Your Personal Inventory

You wouldn’t attempt a do-it-yourself project without the proper tools, and you wouldn’t know if you had the proper tools unless you took an inventory of some kind – just to see what tools you have and what other tools you might need.

It’s the same with your efforts to be more productive and successful, except here the “tools” are your personal inventory of such attributes as:

  • Characteristics,
  • Skills,
  • Knowledge, and
  • Preferences.

The results of this personal inventory will help you recognize the various directions you might want to pursue with your work and your life, and the various steps you might want to take to facilitate your progress in those directions.

Your personal inventory should count up and consider the following:


It’s always invigorating to begin this kind of inventory by checking your core productivity and success tools.

  • What can you do well?
  • In what areas have you accumulated a significant amount of knowledge?
  • What useful skills and abilities can you bring to a task?
  • What qualities do other people often look to you for?


Strengths and joys tend to merge and blend together. Why? Because people often get pleasure from what they can do well, and because they often go out of their way to develop above-average abilities to do something they enjoy.

Start itemizing your sources of joy by recollecting where you get your pleasure:

  • Do you relish any hobbies?
  • Do certain mental, physical, or social activities attract you?
  • When and where do you most often lose track of time?


It’s more difficult, but equally important to consider any characteristics that are not among your strengths:

  • Are there situations or chores that you intentionally avoid or put off?
  • What tasks or responsibilities do you willingly leave to others?
  • What tasks or skills do you most often need help with?

Opportunities to Improve

Don’t fall into the trap of thinking that your opportunities for improvement are the same as your weaknesses. There may be weaknesses you’re not interested in improving. There may be strengths you’d love to boost toward even higher levels.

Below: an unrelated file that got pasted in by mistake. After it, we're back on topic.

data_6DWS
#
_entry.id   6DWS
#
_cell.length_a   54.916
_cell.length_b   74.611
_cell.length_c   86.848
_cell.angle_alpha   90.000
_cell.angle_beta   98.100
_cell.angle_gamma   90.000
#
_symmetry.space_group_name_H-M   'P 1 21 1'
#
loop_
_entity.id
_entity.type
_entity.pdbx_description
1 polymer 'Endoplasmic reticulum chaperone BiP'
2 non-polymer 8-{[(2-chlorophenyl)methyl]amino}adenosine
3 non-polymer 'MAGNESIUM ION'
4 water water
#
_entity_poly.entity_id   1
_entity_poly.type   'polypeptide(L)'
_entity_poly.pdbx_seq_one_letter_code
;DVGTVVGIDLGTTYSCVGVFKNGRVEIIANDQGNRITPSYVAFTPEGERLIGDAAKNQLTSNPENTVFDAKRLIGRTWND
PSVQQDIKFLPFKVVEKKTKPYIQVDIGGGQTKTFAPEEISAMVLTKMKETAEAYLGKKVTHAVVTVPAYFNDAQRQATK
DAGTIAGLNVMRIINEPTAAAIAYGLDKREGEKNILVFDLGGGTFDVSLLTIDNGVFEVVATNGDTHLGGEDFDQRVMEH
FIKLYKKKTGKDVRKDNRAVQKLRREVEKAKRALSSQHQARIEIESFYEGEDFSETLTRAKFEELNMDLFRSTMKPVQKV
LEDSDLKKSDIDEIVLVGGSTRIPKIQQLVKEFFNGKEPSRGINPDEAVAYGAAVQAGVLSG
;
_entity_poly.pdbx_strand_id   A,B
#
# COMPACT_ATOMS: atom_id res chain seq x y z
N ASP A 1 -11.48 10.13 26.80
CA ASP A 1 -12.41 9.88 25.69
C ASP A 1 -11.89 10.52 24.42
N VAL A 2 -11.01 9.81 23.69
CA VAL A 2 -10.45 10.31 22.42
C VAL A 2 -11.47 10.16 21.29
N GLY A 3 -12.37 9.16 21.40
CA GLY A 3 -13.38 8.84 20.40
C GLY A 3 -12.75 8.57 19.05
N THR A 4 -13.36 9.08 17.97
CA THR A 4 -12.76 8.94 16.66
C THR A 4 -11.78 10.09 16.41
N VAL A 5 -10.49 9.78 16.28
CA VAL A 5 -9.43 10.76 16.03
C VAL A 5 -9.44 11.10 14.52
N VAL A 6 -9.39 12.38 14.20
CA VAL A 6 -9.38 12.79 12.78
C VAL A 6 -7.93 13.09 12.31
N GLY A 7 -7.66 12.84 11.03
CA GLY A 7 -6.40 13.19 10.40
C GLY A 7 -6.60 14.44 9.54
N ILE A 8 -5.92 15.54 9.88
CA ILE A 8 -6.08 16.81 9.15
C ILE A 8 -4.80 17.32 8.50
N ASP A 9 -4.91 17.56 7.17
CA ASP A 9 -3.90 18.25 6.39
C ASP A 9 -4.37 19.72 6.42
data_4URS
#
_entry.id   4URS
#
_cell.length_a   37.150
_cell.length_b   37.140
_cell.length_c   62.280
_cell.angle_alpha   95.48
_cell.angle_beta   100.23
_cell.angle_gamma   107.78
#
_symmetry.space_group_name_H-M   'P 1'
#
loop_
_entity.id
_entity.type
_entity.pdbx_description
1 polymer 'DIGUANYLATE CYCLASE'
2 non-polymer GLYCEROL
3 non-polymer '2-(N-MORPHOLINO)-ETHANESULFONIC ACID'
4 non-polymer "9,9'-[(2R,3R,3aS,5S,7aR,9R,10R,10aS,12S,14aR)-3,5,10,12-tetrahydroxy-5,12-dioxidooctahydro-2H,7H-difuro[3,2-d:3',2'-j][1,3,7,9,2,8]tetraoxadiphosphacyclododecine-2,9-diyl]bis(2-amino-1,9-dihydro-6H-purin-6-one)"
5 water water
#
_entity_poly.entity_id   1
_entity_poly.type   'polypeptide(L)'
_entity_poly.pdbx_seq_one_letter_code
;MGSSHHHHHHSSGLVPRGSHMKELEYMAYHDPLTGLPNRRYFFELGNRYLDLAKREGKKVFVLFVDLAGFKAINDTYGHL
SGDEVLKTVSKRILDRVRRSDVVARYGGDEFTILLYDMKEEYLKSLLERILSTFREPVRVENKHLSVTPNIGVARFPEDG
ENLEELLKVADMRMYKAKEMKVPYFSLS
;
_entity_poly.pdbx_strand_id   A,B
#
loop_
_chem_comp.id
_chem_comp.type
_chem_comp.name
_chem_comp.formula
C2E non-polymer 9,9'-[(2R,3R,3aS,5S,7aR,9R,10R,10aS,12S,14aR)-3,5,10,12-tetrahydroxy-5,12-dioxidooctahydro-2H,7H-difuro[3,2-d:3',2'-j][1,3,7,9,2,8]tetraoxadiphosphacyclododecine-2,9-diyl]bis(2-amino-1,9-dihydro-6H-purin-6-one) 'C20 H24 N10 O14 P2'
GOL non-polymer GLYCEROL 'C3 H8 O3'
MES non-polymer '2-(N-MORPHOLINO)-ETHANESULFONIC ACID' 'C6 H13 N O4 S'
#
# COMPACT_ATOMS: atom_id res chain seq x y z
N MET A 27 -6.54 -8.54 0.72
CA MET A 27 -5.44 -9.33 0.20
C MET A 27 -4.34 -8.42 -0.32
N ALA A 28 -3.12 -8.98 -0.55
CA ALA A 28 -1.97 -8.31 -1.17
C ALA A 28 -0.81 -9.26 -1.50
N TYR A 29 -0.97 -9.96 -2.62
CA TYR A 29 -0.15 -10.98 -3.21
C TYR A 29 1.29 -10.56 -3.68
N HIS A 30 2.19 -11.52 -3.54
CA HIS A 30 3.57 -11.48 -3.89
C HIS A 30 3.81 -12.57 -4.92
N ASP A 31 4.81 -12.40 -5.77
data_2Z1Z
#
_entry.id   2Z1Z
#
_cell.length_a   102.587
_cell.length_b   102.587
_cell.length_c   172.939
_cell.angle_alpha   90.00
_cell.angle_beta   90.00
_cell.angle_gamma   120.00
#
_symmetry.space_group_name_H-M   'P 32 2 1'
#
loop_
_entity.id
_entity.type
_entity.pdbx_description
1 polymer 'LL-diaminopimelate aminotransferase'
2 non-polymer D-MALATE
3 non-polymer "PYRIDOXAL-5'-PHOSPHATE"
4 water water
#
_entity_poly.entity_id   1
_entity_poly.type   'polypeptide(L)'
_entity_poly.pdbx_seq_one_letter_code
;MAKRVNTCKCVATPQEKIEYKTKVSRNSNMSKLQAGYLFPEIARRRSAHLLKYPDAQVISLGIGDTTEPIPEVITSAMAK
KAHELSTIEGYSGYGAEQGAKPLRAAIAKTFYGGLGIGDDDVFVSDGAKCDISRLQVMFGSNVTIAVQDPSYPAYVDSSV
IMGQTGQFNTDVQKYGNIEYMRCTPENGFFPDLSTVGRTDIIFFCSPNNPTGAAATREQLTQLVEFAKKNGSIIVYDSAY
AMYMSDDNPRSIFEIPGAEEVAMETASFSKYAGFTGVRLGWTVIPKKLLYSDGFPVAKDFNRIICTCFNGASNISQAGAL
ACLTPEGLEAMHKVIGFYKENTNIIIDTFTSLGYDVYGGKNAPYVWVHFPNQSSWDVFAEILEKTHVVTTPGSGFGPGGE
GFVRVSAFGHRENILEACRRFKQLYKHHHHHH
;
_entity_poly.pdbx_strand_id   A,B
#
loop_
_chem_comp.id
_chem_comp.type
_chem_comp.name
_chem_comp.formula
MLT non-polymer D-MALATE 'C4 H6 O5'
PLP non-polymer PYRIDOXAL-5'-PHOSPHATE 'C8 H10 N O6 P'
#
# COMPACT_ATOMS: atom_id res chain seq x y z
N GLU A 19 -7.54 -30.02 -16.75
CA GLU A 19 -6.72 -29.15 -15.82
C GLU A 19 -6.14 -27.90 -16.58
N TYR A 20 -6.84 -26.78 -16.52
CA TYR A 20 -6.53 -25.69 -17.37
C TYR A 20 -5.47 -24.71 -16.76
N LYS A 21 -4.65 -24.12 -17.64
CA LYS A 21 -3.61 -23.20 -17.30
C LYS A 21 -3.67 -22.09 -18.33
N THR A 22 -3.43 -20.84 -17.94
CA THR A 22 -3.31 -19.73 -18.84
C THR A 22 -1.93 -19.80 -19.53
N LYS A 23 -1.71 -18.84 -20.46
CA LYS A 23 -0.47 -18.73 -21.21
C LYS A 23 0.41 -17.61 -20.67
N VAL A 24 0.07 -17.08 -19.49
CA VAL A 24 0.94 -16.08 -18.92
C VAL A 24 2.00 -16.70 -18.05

As a result, you can legitimately look for opportunities to improve in almost any characteristics, skills, or areas of knowledge you’re interested in upgrading.

Sources of Happiness

With luck, this can be a long list. Feel free to include as many sources of happiness as you wish. For purposes of boosting your productivity and success, however, it’s best to focus on discovering those that are mostly under your control.

Put simply, look for sources of happiness you can experience again and again, in some cases as often as you like.

Sources of Unhappiness

Same deal as above, but this time focus on discovering those sources of unhappiness you can mostly avoid without causing problems for yourself or anyone else who depends on you.

Look for Patterns and Clues

With all this information now clearly and explicitly laid out, you can more easily spot clues as to:

  • Who you are – what characteristics best describe you?
  • What nurtures you – what activities and experiences help you feel better, encourage you to new efforts, and perhaps even support your growth?
  • What starves you – what activities and experiences drive your emotions downward, sap your motivation, and perhaps even shrink you?

Don’t think for a moment that this simple quiz is all you need to leap forward into new realms of productivity and success. At best, these answers give you only a snapshot of how you’re thinking and feeling at this moment.

To get real value from this exercise, you’ll want to revisit these questions time and time again – perhaps every few weeks or no less than every few months. You’ll also want to keep the answers in mind as you:

  • Move through your work and life,
  • Make choices,
  • Put forth efforts, and
  • Generate results.

Over time, you’ll begin to see changes in some of your answers to this exercise. They will start to reflect more important parts of who you are, and they will exert greater influence over your choices of what to do, where to go, and how best to get there.

The result will tend to bring you a deeper awareness of your passions, a better understanding of your strengths, and a greater ability to increase the satisfaction and quality you obtain from your work and your life.

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